Veerappan: Eleven Years On, He Is Honoured As A Saviour
Tehelka|October 31 2015
Veerappan: Eleven Years On, He Is Honoured As A Saviour
A hardened criminal to the outside world, slain sandalwood smuggler Veerappan is still revered by many in the villages bordering Karnataka and Tamil Nadu.
Nisha Ponthathil

Veeram Vidhaikka Pattathu (the seed of bravery sowed here). Reads the epitaph inscribed on a piece of rock, which clearly demarcates the grave from thick wild bushes. however, the author of the epitaph remains anonymous. overlooking the majestic Cauvery river, close to the Mettur Daman engineer and surrounded by a vast rocky terrain, the grave of the forest brigand Veerappan is not an abandoned or forlorn one.

Though 11 years have passed since the death of the sandalwood smuggler,Veerappan’s grave still attracts people in droves, especially locals from the forest villages of Western Tamil Nadu and Chamarajanagar region of Karnataka. Every year on 18 October many come to Veerappan’s grave to pay tributes to the sandalwood smuggler, who was akin to a saviour for many. the grave is located on the peripheries of industrial town Mettur, located about 350 km away from Chennai.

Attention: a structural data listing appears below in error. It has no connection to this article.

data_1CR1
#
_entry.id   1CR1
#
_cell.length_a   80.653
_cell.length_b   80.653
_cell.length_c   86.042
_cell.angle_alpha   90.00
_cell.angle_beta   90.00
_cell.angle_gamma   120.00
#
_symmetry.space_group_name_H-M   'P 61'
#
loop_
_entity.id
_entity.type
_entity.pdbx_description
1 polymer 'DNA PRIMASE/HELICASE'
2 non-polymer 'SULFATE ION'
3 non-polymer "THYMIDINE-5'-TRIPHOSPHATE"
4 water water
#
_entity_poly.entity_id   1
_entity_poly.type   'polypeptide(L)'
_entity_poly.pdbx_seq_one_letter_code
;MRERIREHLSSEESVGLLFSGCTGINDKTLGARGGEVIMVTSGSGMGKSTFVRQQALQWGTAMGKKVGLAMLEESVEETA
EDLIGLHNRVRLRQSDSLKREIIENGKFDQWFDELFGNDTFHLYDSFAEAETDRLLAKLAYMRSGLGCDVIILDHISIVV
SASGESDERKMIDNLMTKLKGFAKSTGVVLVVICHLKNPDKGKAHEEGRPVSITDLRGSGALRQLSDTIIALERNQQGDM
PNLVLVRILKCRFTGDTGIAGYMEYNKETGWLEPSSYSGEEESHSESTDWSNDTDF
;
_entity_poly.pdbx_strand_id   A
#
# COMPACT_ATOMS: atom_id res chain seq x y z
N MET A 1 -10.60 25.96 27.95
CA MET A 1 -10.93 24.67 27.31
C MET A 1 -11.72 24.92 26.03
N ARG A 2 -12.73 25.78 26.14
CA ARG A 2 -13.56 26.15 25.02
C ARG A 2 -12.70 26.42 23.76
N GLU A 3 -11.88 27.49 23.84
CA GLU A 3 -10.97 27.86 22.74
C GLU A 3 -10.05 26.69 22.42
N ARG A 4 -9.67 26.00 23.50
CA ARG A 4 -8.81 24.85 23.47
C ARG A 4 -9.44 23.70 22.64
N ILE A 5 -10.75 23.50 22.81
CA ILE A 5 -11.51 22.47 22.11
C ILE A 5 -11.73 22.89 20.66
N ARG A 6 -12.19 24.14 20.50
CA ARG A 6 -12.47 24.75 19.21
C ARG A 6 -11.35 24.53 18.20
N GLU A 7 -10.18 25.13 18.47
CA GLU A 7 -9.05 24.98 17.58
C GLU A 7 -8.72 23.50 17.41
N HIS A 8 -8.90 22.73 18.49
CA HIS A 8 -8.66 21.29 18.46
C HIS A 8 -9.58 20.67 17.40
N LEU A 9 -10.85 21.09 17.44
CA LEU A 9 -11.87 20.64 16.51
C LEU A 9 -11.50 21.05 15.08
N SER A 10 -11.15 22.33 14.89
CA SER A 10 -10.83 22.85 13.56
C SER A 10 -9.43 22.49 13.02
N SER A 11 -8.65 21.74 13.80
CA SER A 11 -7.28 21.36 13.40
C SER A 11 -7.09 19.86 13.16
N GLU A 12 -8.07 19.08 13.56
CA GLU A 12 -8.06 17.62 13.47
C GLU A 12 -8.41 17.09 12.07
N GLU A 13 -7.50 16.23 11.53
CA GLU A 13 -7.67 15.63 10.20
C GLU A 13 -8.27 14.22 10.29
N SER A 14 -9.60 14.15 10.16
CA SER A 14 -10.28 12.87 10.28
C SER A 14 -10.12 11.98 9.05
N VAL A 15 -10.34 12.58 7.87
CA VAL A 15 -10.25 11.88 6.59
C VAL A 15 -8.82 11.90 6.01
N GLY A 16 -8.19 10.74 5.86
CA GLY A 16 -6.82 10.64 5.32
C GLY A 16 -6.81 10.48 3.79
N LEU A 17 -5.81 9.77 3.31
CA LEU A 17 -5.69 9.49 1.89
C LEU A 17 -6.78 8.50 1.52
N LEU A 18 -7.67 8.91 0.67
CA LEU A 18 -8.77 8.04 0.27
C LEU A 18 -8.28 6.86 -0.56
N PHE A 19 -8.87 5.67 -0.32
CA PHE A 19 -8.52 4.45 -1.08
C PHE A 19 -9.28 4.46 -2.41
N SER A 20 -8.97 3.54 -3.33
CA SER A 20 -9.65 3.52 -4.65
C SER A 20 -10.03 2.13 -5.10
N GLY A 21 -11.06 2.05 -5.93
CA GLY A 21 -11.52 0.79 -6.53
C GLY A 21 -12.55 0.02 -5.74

“Here, we had sowed the seed of bravery 11 years ago,” says Murugesan, one of the admirers, who paid tribute to the sandalwood smuggler on his death anniversary.

“He may be a sandalwood smuggler and an ivory thief to the outside world, for us he was a messiah of the poor and downtrodden in the region who were at the receiving end of forest and police officials. Veerappan was not just a rebel but a guardian angel, who protected us from humiliation and brutalities. We believe that the seed of bravery will sprout one day,’’ says Murugesan.

Veerappan and two of his associates were killed by the Tamil Nadu Special Task Force (STF) led by tough cop K Vijaya Kumar on 18 October 2004 in a village near Dharmapuri.

Like Veerappan’s wife Muthulakshmi, most of the villagers in Mettur reject the STF's encounter story. Veerappan, who had lost his eyesight partially to cataract, had frequented villages in the hope of getting some medical help. During one of those visits he had fallen prey to one of the many traps laid by the STF. “An ardent idli fan, he used to love idli with mutton curry,” says K Sambath, a local resident and relative of Veerappan.

articleRead

You can read up to 3 premium stories before you subscribe to Magzter GOLD

Log in, if you are already a subscriber

GoldLogo

Get unlimited access to thousands of curated premium stories, newspapers and 5,000+ magazines

READ THE ENTIRE ISSUE

October 31 2015